“How to not fear your death”

Aeon editor Sam Dresser offers the Epicurean perspective on life in relation to mortality: Key points – How to not fear your death * The end of your existence is inevitable. The question is whether or not you should fear it.* Epicurus, and many others besides, have argued that there are reasons not to fear … Read more“How to not fear your death”

“Annihilation and the Meaningfulness of Life Beyond Death”

Philosophical perspective courtesy of Floris Tomasini: The notion that death should be “nothing to us”, as Epicurus puts it, is difficult to reconcile with desires that give meaning to our lives beyond our sense of self-satisfaction. That the meaningfulness of life extends beyond death is testified by our transcendent interests or desires. Or, as Belliotti … Read more“Annihilation and the Meaningfulness of Life Beyond Death”

The Death Issue

In the Death Issue of The Nib Magazine, two dozen artists from around the world offer their perspectives on mortality, from a heartfelt and poignant memoir of infant loss to an exploration of the cultural relationship between Halloween and Dia de los Muertos. Here’s a generous assortment of excerpts and below are some sample panels … Read moreThe Death Issue

“To Be a Field of Poppies”

Here’s author Lisa Wells’ new essay on the ethos and practice of human composting at Recompose: As a matter of convenience, one might be deluded into thinking their ecological sins in life could be absolved in death. Recompose claims that each person who chooses composting over conventional burial or cremation will prevent an average of … Read more“To Be a Field of Poppies”

“Death by Design”

Freelance writer and philosopher Daniel Callcut speculates for Aeon on the notion of bespoke, curated deaths: The word ‘euthanasia’ comes from the Greek for a ‘good death’. However, this idea of a positively good death can easily be lost in contemporary debates over euthanasia where the emphasis is typically on the rights of a person … Read more“Death by Design”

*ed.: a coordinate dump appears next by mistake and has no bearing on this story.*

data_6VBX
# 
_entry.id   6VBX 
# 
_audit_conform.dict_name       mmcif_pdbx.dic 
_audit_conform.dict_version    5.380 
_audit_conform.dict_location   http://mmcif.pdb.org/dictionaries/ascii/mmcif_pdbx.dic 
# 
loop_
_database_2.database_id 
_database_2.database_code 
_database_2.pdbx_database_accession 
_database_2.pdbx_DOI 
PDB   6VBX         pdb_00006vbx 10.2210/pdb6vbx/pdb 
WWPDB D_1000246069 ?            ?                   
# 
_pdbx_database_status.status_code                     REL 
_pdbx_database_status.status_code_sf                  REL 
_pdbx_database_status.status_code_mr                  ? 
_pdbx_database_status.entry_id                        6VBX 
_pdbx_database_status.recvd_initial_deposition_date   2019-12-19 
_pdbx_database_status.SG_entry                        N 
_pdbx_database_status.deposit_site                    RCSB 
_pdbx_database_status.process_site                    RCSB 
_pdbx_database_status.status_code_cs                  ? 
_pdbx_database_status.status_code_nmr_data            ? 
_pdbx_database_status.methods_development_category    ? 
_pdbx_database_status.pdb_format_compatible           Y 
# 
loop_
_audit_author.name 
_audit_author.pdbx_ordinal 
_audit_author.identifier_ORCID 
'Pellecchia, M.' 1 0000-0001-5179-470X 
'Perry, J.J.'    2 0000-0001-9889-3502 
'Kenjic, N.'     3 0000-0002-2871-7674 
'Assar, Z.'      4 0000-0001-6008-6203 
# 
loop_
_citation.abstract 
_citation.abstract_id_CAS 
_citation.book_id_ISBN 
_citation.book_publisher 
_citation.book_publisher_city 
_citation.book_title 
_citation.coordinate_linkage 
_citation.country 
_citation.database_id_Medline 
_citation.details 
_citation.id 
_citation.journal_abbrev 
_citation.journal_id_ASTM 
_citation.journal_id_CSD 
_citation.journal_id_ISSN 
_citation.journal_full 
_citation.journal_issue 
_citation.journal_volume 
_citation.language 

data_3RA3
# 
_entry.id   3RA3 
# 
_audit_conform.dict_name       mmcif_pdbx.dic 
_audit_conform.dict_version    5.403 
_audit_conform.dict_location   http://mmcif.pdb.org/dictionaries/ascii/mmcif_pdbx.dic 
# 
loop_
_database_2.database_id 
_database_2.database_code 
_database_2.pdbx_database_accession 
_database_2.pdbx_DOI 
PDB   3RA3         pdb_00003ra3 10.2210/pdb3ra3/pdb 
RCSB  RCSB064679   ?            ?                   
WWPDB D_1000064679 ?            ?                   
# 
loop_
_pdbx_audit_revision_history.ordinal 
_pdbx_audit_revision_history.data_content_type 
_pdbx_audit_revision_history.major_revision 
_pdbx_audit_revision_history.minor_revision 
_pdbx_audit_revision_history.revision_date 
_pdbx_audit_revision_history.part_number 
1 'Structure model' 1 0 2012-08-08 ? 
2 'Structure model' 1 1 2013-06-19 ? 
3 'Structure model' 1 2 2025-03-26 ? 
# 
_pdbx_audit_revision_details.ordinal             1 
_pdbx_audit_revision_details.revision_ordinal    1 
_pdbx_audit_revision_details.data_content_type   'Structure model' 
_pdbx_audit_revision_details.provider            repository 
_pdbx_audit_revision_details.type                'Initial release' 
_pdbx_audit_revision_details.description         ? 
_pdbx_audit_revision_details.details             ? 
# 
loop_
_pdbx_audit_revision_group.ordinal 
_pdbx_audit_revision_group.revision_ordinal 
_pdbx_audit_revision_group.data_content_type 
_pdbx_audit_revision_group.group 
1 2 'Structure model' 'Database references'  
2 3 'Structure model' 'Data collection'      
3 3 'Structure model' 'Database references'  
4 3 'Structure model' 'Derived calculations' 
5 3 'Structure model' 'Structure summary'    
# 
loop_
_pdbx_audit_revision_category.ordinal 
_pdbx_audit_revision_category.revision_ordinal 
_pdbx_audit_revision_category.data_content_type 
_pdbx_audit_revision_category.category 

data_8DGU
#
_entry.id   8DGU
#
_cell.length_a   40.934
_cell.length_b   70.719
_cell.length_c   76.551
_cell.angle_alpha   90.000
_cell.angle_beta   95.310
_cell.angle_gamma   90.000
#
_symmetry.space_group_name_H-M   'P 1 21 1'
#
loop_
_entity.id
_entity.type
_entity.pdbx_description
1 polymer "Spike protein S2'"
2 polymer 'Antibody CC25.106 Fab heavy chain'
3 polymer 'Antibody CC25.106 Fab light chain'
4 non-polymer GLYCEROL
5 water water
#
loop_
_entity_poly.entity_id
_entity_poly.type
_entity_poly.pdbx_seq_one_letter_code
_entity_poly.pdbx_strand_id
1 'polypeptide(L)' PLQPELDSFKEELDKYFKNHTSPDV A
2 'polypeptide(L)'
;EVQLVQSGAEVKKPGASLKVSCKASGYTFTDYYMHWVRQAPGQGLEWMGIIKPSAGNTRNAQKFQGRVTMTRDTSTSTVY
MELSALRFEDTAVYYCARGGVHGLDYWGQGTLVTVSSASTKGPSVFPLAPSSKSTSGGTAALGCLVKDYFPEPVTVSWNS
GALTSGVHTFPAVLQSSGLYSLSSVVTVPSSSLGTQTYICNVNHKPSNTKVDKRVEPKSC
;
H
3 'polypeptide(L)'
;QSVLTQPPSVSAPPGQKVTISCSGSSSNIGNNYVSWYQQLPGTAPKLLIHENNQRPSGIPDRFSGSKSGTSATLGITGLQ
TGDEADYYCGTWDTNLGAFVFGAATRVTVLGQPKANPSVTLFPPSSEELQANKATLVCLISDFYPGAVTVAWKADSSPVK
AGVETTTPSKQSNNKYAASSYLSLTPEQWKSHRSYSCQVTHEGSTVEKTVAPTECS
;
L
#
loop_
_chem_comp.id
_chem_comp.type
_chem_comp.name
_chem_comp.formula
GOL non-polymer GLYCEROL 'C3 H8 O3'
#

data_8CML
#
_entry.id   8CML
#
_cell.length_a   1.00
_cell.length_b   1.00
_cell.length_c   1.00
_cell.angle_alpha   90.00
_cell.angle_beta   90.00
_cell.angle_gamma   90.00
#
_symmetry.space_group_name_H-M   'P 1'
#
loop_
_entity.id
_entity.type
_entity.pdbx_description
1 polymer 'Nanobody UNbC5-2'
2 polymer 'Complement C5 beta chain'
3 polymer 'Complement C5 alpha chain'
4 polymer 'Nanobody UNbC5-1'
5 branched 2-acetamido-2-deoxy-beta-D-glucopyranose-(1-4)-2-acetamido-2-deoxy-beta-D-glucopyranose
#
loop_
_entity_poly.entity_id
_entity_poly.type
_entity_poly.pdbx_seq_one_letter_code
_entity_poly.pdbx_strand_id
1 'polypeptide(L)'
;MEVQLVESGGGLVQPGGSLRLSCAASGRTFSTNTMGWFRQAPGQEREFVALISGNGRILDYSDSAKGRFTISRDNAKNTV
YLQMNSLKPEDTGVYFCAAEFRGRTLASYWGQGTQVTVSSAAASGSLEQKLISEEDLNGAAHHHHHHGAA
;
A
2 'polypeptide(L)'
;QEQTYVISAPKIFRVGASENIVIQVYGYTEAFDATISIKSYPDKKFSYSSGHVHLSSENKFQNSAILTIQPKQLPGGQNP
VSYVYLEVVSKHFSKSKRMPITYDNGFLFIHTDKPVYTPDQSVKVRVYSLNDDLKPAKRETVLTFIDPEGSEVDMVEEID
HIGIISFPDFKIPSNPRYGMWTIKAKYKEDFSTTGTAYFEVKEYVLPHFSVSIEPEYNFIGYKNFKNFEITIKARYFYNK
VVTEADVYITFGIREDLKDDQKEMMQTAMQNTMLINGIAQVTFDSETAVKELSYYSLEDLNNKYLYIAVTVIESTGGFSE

“Is grandad on the moon?”

Behavioural and data scientist, author, speaker and consultant Pragya Agarwal writes for Aeon on the subject of speaking with children about death, and on children’s conception of mortality: ‘Maybe they go to the Moon. Do you think Naanaa has gone to the Moon?’ I am noncommittal even though I would like to believe that, yes, … Read more“Is grandad on the moon?”

“Monuments to Unbelief”

Leigh E. Schmidt’s essay for Aeon.com examines the phenomenon of public memorials representing humanism, freethought and atheism: American freethinkers had long been preoccupied with the public memorialising of their incredulity and anticlericalism. They wanted to enshrine their commitment to scientific rationality over biblical revelation, their strict construction of church-state separation, and their worldly focus on … Read more“Monuments to Unbelief”

Learning How to Die in the Anthropocene (2013)

A sobering New York Times essay by Roy Scranton: The human psyche naturally rebels against the idea of its end. Likewise, civilizations have throughout history marched blindly toward disaster, because humans are wired to believe that tomorrow will be much like today — it is unnatural for us to think that this way of life, … Read moreLearning How to Die in the Anthropocene (2013)

“Dancing with the Dead: Two Techniques for Spiritual Rejuvenation”

Humanist poet, speaker, organizer and ritualist Daniel Lev Shkolnik writes for Patheos on a self-devised memento mori/carpe diem rite: When I pass into a cemetery alone, a calm settles over me. I watch the hawks hunt from the pines. The hares dash through among the stones and the bones of slower hares. The puffball mushrooms … Read more“Dancing with the Dead: Two Techniques for Spiritual Rejuvenation”